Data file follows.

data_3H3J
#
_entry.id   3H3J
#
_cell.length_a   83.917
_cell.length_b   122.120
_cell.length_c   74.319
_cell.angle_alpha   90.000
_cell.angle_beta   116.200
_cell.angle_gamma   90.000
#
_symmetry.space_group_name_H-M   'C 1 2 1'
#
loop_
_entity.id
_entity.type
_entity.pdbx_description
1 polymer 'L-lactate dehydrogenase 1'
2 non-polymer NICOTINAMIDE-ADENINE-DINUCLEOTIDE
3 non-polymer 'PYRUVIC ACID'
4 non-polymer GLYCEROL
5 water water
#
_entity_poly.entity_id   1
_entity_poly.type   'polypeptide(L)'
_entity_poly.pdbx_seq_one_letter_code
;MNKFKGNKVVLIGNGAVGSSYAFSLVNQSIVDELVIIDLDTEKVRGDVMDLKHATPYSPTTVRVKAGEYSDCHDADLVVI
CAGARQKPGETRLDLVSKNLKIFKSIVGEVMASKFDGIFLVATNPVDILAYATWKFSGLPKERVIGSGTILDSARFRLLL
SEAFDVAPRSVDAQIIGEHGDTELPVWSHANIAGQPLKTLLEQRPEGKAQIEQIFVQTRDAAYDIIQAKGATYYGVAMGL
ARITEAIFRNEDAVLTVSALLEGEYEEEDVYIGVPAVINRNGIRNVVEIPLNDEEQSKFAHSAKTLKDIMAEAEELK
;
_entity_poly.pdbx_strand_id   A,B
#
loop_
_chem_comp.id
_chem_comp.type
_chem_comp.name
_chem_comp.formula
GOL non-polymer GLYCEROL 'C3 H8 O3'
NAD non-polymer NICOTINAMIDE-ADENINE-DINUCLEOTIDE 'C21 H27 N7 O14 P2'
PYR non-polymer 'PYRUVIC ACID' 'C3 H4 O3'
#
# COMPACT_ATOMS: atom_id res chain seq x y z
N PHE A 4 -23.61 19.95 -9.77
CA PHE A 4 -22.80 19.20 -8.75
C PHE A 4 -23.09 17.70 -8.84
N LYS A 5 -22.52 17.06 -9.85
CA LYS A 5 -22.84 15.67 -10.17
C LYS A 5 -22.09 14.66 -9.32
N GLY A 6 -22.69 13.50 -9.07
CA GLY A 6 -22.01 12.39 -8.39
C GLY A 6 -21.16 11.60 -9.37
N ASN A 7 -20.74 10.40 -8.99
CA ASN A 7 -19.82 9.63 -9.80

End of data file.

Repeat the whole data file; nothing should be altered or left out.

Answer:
data_3H3J
#
_entry.id   3H3J
#
_cell.length_a   83.917
_cell.length_b   122.120
_cell.length_c   74.319
_cell.angle_alpha   90.000
_cell.angle_beta   116.200
_cell.angle_gamma   90.000
#
_symmetry.space_group_name_H-M   'C 1 2 1'
#
loop_
_entity.id
_entity.type
_entity.pdbx_description
1 polymer 'L-lactate dehydrogenase 1'
2 non-polymer NICOTINAMIDE-ADENINE-DINUCLEOTIDE
3 non-polymer 'PYRUVIC ACID'
4 non-polymer GLYCEROL
5 water water
#
_entity_poly.entity_id   1
_entity_poly.type   'polypeptide(L)'
_entity_poly.pdbx_seq_one_letter_code
;MNKFKGNKVVLIGNGAVGSSYAFSLVNQSIVDELVIIDLDTEKVRGDVMDLKHATPYSPTTVRVKAGEYSDCHDADLVVI
CAGARQKPGETRLDLVSKNLKIFKSIVGEVMASKFDGIFLVATNPVDILAYATWKFSGLPKERVIGSGTILDSARFRLLL
SEAFDVAPRSVDAQIIGEHGDTELPVWSHANIAGQPLKTLLEQRPEGKAQIEQIFVQTRDAAYDIIQAKGATYYGVAMGL
ARITEAIFRNEDAVLTVSALLEGEYEEEDVYIGVPAVINRNGIRNVVEIPLNDEEQSKFAHSAKTLKDIMAEAEELK
;
_entity_poly.pdbx_strand_id   A,B
#
loop_
_chem_comp.id
_chem_comp.type
_chem_comp.name
_chem_comp.formula
GOL non-polymer GLYCEROL 'C3 H8 O3'
NAD non-polymer NICOTINAMIDE-ADENINE-DINUCLEOTIDE 'C21 H27 N7 O14 P2'
PYR non-polymer 'PYRUVIC ACID' 'C3 H4 O3'
#
# COMPACT_ATOMS: atom_id res chain seq x y z
N PHE A 4 -23.61 19.95 -9.77
CA PHE A 4 -22.80 19.20 -8.75
C PHE A 4 -23.09 17.70 -8.84
N LYS A 5 -22.52 17.06 -9.85
CA LYS A 5 -22.84 15.67 -10.17
C LYS A 5 -22.09 14.66 -9.32
N GLY A 6 -22.69 13.50 -9.07
CA GLY A 6 -22.01 12.39 -8.39
C GLY A 6 -21.16 11.60 -9.37
N ASN A 7 -20.74 10.40 -8.99
CA ASN A 7 -19.82 9.63 -9.80